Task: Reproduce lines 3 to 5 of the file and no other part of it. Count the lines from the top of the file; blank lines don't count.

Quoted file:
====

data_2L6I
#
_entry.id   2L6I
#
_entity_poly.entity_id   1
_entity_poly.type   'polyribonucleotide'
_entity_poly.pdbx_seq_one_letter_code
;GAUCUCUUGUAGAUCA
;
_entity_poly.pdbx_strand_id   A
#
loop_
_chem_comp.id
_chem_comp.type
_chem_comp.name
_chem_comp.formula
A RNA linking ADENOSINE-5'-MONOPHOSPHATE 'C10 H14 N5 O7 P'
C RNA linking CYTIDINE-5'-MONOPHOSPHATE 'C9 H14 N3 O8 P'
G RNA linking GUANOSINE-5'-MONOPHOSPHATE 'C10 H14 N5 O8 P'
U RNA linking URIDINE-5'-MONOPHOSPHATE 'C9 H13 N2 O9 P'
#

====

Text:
_entry.id   2L6I
#
_entity_poly.entity_id   1